You are looking at the future of motoring. This is the VW XL1 hybrid; it weighs in at 800kg and will reach 0-100km/h in 12.7 seconds and top out at 160kmh.
You are looking at the future of motoring. This is the VW XL1 hybrid; it weighs in at 800kg and will reach 0-100km/h in 12.7 seconds and top out at 160kmh.
Streamlined styling means there is no rearward vision save for rear-facing cameras.
Streamlined styling means there is no rearward vision save for rear-facing cameras.
Cabin has decent leg room.
Cabin has decent leg room.

It’s quite ironic that Volkswagen chose to call its latest plug-in hybrid car the XL1. Unlike the name may suggest, the eco-friendly two-seater is anything but extra large.

What it is, according to the German carmaker, is the most fuel-efficient production car on the planet, with a claimed consumption of just under the magical one litre per 100km mark. The L1 was the concept in 2002 that was test-driven by the now Chairman of VW Ferdinand Piëch between VW’s hometown of Wolfsburg and Hamburg, with the 1 in that name alluding to the consumption achieved.

Eleven years later VW has unveiled the production-ready version, which the carmaker has dubbed its “technology lighthouse”. It’s powered by a two-cylinder 800cc TDI engine (think of a 1.6 TDI cut in half) producing 35kW, and an electric motor good for 20kW – both mid-mounted. Combined output is rated at 51kW, but with a kerb mass of just under 800 kilograms the lightweight XL1 will get to 100km/h from standstill in around 12.7 seconds before hitting its limiter of 160km/h.


But this car - which is being built in a limited production run of 250 units for Europe only - isn’t about performance; it’s about sustainability. With emission levels of just 21g/km (about one-sixth of a regular small hatchback), the XL1 should raise a few eyebrows.

And it’s quite practical too, offering a range of 50km in zero-emission electric mode from the VW-produced lithium-ion battery, and a charging time from a typical wall socket of two hours. Using the combined electric-turbodiesel power, in a combination of urban and highway cruising, the range is pegged at around the 500km mark - pretty impressive for a 10-litre fuel tank.

The XL1 can run in electric mode, or diesel mode, or a combination of the two. The battery isn’t recharged by the combustion engine, but it does benefit from energy recuperation through braking and coasting. The turbodiesel powers ancillaries such as the lights and aircon as well, to maximise battery range.


To prove that all hybrids needn’t be as vanilla-flavoured as Toyota’s Prius, VW went to the other extreme and have produced quite a snazzy sportscar with not only a mid-mounted powertrain for better handling, but a slick body design with rear-wheel covers for minimal drag, and a low centre of gravity. In terms of size the XL1 is very compact - shorter than a VW Polo and lower than a Porsche Boxster.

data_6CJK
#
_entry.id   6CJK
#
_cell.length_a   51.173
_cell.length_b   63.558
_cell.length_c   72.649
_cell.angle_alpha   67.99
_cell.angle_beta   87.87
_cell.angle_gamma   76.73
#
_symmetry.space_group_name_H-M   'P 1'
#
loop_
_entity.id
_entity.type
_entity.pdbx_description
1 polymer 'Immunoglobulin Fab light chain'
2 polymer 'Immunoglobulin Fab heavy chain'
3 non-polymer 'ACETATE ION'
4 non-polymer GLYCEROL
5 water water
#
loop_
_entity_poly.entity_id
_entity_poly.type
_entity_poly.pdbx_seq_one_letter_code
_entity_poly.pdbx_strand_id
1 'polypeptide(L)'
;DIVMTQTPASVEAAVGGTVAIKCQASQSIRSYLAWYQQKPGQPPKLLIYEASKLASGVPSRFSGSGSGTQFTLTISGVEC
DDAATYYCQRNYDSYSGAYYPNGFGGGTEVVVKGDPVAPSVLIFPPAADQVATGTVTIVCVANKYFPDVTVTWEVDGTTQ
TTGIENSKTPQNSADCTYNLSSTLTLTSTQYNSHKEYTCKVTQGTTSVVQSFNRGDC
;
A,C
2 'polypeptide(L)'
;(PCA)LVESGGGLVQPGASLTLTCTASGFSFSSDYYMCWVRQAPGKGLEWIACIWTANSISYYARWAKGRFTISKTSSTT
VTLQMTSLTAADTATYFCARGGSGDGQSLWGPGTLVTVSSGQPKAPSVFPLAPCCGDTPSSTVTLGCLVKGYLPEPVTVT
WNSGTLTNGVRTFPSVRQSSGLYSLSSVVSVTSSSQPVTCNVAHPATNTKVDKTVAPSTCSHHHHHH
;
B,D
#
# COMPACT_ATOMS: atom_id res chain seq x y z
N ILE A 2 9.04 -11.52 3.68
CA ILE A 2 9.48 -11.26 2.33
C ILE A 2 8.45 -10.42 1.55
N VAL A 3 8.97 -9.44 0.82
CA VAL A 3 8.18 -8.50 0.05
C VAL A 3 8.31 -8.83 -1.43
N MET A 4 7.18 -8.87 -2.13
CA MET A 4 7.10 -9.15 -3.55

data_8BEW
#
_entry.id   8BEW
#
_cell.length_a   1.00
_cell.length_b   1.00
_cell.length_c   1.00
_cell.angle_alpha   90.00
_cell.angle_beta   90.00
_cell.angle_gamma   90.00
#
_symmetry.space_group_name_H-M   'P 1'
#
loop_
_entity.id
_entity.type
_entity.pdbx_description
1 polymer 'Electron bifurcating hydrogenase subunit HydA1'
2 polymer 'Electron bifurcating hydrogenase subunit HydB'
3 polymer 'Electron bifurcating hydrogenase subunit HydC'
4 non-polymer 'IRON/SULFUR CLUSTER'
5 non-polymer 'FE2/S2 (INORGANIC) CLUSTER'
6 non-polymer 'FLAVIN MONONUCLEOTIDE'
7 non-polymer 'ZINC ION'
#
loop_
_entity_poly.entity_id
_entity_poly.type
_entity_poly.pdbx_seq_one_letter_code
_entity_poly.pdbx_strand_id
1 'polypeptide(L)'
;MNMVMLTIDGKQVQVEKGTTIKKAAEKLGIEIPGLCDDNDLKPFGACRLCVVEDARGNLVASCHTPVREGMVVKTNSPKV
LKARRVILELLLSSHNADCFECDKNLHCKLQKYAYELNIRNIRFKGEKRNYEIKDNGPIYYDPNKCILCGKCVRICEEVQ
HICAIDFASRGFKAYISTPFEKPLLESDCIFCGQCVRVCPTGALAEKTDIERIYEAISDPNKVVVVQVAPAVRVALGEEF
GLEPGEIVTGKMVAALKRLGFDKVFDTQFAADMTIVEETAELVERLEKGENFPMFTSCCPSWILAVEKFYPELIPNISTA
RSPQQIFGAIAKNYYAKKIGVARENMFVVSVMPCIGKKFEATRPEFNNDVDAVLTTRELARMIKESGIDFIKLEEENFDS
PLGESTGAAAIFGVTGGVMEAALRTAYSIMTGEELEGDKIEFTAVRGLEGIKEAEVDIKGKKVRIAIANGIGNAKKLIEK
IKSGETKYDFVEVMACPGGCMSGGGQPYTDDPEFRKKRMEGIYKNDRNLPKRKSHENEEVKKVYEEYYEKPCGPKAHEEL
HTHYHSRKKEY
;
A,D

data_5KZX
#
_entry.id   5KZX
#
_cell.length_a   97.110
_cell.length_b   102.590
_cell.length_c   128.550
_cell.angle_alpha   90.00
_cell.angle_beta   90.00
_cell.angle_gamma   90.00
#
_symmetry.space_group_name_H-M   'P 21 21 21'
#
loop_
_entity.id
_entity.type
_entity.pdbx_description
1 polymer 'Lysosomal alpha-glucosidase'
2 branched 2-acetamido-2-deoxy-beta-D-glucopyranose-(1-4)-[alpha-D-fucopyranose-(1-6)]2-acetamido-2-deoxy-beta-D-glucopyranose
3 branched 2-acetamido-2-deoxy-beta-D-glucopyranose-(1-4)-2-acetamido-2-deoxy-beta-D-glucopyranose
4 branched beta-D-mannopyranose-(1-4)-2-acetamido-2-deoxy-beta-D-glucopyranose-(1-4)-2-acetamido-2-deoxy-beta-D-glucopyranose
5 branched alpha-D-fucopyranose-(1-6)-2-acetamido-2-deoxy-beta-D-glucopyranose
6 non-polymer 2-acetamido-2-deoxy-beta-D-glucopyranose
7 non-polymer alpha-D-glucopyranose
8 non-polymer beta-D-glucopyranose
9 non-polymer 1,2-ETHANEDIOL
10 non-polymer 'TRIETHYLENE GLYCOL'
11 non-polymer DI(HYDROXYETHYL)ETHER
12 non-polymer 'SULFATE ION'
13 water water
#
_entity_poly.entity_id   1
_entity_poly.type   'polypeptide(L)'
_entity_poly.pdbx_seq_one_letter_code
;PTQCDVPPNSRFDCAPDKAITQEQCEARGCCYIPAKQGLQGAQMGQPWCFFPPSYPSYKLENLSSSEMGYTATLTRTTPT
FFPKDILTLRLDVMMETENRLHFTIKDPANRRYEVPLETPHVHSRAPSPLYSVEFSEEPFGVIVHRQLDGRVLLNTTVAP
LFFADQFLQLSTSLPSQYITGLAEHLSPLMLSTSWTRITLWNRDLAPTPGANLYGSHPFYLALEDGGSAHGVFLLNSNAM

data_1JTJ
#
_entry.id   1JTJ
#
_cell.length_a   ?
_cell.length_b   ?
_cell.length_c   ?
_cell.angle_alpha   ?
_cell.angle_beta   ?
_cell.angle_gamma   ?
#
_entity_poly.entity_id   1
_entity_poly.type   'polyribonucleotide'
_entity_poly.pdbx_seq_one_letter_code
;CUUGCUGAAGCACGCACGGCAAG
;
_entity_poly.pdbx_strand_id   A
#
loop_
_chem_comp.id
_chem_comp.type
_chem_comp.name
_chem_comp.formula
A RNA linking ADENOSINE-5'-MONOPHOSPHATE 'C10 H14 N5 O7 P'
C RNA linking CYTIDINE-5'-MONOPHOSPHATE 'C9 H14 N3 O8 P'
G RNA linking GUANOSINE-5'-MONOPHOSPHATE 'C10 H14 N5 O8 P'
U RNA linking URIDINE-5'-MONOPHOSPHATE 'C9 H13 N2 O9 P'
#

At its recent media launch in Wolfsburg, it became apparent that engineers took the NASA approach with lightweight materials, throwing in a body made from carbon fibre, polycarbonate side windows and aluminium suspension – with total body weight quoted as 230kg. Even the roll bars are carbonfibre, and the rims are forged from magnesium.

The XL1 has gullwing doors, but entry and exit is comfortable thanks to the high roofline. The driver and passenger seats are offset to save space and avoid shoulders touching in the cabin (inspired by the Porsche 917), with the battery located under the passenger-side floor but not intrusive in the cabin. In terms of boot space your weekend luggage will easily fit beneath the hatched bootlid, behind the engine bay.


The most surprising thing about the XL1 is how easy it is to drive, and you almost feel like you’re in some sci-fi Hollywood blockbuster. The only inhibiting aspect is rear vision, and the side mirrors are actually cameras which show the rear view in door-mounted screens.

Other than that the cabin is very VW with a clean and simple design - sporty seats, steering and clocks, a low-slung driving position, comforts such as aircon and radio, and surprisingly generous leg room.

The powertrain is married to a DSG auto transmission which even in EV mode has sharp gear changes. Hit the little EV button on the dash and the electric motor is locked in as the power source, providing juice at any speed, but will give up when it gets down to 10 percent capacity or you switch the ‘box to Sport mode.


The steering is of the traditional mechanical variety, which we are told is lighter than fancier electronic systems, with the result being nice hard feedback. The XL1 is wider at the front for better aerodynamics, with wider rubber at the back versus the front. And though the tyres may look like marie biscuits, the handling feels safe.

The XL1, for all those small listed outputs, never felt underpowered – even in EV mode. It hums along in the city with instant surge, and with the lawnmower-sounding TDI flexing its muscle I was cruising at way above 120km/h on the German autobahn.

The end result, even with my heavy-footed driving? Just 1.4 litres per 100km, which is quite remarkable. We may not be getting the XL1 in South Africa, but look out for some of this fuel-saving technology in a hybrid Golf 7 next year. - The Star